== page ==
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What are the Available Remedies

Against an Insurance Company That Has Acted in


Bad Faith?
This article will be the second in a series of articles by McKennon│Schindler LLP addressing and
answering basic questions concerning insurance law. This one addresses: What are the
available remedies against an insurance company that has acted unreasonably in handling an
insurance claim?
The most common causes of action against insurers in the non-ERISA context are breach of
contract and bad faith.
The breach of contract claim allows an insured to recover policy benefits owed under the
insurance policy plus applicable interest from the date the benefits were due (or at the rate of
10% on delayed disability payments in California). The benefits due will depend on the type of
policy at issue. They may be a specific amount (e.g., death benefits) or may depend upon a
proof of loss (e.g., value of property damaged or destroyed).
The bad faith (aka breach of the implied covenant of good faith and fair dealing) claim
potentially allows an insured/policyholder to recover future damages owed under the policy (in
disability cases), attorneys’ fees, consequential damages (economic damages caused by the bad
faith conduct, such as medical bills as a result of emotional distress, interest paid on borrowed
funds, loss on investment where there was a forced sale caused by insurer’s denial, lost
investment opportunities because personal funds had to be used to pay expenses), emotional
distress and punitive damages.
There are three primary categories of damages recoverable in these types of actions:
1. Contract Damages – In first-party cases, the measure of contract damages is the benefits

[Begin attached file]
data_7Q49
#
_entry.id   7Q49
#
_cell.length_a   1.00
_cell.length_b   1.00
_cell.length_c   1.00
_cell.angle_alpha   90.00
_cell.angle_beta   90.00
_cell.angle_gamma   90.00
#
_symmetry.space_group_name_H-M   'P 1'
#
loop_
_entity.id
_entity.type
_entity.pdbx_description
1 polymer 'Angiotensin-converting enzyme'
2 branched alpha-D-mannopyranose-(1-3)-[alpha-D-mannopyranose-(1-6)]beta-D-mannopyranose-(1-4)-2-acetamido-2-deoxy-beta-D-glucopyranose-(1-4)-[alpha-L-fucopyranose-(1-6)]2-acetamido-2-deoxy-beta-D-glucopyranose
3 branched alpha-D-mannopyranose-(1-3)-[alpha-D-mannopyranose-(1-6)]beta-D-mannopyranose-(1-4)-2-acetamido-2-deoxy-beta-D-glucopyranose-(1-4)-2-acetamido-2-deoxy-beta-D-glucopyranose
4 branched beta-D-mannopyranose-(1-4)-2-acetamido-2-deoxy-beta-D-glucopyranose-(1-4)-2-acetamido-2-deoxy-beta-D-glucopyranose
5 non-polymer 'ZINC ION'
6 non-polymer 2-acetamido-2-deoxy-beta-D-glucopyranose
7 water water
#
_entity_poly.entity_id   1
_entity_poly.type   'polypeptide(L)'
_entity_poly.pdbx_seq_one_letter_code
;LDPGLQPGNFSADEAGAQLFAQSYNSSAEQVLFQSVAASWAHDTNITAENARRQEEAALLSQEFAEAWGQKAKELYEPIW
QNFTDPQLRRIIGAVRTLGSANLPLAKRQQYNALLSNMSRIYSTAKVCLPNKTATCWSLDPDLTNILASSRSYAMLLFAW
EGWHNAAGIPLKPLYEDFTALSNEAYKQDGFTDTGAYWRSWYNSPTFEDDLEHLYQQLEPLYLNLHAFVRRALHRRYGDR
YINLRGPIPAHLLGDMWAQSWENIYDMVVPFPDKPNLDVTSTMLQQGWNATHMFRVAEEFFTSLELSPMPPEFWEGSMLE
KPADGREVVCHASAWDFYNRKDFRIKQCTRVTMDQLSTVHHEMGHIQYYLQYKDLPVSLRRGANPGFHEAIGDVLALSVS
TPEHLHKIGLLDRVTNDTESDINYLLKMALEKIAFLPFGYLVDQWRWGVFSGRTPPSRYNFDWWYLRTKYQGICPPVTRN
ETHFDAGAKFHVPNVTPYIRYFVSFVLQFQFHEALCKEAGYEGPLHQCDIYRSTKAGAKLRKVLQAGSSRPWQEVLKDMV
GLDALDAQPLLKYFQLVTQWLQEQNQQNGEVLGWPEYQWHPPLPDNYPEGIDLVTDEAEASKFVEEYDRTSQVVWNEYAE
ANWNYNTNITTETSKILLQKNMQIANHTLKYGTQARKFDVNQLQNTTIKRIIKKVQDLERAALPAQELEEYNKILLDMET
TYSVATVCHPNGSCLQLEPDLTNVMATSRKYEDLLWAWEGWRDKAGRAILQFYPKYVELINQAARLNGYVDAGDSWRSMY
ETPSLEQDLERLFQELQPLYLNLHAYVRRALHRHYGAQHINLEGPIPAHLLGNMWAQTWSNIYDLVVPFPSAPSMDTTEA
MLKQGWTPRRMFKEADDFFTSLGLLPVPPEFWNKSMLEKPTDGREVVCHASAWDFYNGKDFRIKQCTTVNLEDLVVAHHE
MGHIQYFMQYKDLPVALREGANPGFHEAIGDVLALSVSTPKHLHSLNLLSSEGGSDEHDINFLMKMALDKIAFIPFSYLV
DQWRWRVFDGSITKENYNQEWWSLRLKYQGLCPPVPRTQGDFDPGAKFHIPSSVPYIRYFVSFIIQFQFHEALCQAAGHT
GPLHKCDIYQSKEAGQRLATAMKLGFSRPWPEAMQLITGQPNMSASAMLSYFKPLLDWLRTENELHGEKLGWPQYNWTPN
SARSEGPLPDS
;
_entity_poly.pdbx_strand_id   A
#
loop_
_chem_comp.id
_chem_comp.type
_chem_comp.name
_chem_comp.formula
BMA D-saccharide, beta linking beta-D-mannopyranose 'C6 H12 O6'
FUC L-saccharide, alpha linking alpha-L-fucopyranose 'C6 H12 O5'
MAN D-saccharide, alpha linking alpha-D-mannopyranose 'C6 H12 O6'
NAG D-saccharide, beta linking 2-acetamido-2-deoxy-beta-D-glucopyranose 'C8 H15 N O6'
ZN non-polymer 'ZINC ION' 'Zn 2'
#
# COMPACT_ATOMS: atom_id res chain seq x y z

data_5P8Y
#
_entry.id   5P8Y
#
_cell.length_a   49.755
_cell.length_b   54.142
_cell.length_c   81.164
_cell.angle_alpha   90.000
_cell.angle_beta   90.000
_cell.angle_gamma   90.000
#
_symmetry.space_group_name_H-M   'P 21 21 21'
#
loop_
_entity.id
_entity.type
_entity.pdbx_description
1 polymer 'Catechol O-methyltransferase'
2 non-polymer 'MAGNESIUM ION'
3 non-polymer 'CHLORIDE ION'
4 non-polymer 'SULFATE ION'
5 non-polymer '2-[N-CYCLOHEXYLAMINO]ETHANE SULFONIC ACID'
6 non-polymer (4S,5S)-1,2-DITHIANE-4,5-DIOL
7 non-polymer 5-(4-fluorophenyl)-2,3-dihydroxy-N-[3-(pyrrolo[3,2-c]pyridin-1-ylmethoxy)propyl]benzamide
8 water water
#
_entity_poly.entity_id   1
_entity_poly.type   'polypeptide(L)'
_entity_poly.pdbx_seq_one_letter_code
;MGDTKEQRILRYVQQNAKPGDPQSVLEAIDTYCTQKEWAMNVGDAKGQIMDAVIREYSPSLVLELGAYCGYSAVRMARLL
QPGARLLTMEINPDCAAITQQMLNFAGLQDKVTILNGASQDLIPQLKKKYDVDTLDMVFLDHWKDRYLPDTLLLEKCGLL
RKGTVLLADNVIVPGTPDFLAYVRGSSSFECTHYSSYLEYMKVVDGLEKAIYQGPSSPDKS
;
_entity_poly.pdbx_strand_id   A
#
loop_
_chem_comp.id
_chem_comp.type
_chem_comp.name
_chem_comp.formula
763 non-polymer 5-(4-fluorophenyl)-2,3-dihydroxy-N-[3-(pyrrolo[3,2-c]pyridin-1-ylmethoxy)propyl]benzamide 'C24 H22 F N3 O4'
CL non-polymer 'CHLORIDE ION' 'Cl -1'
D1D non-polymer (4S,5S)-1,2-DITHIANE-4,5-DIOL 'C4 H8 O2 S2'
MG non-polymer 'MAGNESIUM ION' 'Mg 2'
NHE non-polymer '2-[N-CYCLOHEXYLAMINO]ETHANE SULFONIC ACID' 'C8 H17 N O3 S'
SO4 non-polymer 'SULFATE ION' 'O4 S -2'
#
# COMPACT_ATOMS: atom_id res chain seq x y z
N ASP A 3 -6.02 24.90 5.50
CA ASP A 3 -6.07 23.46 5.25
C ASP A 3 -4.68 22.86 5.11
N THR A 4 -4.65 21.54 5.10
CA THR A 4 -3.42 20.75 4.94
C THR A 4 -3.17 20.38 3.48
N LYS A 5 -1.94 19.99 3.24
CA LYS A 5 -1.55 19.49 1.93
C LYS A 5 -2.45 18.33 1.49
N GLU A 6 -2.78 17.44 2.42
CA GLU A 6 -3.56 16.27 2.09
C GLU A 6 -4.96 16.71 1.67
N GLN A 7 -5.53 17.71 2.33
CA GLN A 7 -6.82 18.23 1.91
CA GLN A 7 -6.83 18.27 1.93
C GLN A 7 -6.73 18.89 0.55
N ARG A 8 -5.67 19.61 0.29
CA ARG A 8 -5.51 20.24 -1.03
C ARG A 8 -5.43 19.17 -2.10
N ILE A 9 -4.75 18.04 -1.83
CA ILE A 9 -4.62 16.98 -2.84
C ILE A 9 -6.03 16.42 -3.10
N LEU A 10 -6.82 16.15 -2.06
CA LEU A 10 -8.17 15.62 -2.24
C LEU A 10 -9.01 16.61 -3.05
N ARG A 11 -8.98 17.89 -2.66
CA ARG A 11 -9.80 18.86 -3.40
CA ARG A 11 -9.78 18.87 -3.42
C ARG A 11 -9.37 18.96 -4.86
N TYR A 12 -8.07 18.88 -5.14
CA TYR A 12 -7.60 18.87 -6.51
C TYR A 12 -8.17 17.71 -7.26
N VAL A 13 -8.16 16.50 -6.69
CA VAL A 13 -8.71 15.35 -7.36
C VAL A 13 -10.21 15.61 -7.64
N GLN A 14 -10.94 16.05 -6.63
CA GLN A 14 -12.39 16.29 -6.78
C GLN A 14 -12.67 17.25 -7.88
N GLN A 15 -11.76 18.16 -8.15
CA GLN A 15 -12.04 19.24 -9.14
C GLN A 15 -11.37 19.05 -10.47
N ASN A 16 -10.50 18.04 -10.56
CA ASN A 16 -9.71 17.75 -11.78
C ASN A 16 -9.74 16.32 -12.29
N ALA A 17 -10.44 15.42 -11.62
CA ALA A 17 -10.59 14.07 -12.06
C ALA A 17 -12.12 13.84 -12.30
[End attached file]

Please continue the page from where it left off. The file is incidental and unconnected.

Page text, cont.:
due under the policy. In third-party cases, the measure is the amount expended or
liability incurred by the insured up to the policy limits. Consequential damages are also
recoverable where appropriate, and are defined as those damages the parties should
have foreseen as likely to result from a breach when they entered into the contract.
Thus, an insured may recover damages that were within the parties’ reasonable
expectation at the time of contracting.
2. Tortious (Extracontractual) Compensatory Damages – In bad faith actions, an insured
may recover extracontractual compensatory damages based on an insurer’s tortious
conduct. This includes all damages caused by the insurer’s tortious conduct, including
both economic loss and non-economic harm (e.g., emotional distress). This will often
include attorney’s fees reasonably incurred to compel payment of benefits due under an
insurance policy (called Brandt fees).
3. Punitive Damages – In an action against an insurer where, in addition to bad faith or
other tortious conduct, there is clear and convincing evidence of oppression, fraud or
What are the Available Remedies Against an Insurance Company That Has Acted in Bad Faith?
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malice on the part of the insurer, the insured may recover punitive damages. Punitive
damages will be awarded to punish an insurer for tortious conduct giving rise to an
action not based on the terms of the insurance contract (e.g., fraud).
In addition to breach of contract and bad faith, other claims available to insureds are fraudulent
and negligent misrepresentation, intentional and negligent infliction of emotional distress,
invasion of privacy, and intentional interference with economic advantage. Each of these
causes of action may allow for recovery of alternative and additional damages, including
punitive damages.
For additional information on this and other insurance matters you can visit the FAQ section of
our website: www.mslawllp.com.
If you need to consult with an attorney about a possible insurance bad faith or ERISA matter,
please contact our office.

By: Reid A. Winthrop


Attorney
McKennon|Schindler LLP
20321 SW Birch St, Suite 200
Newport Beach, California 92660
877-MSLAW20
(877) 675-2920

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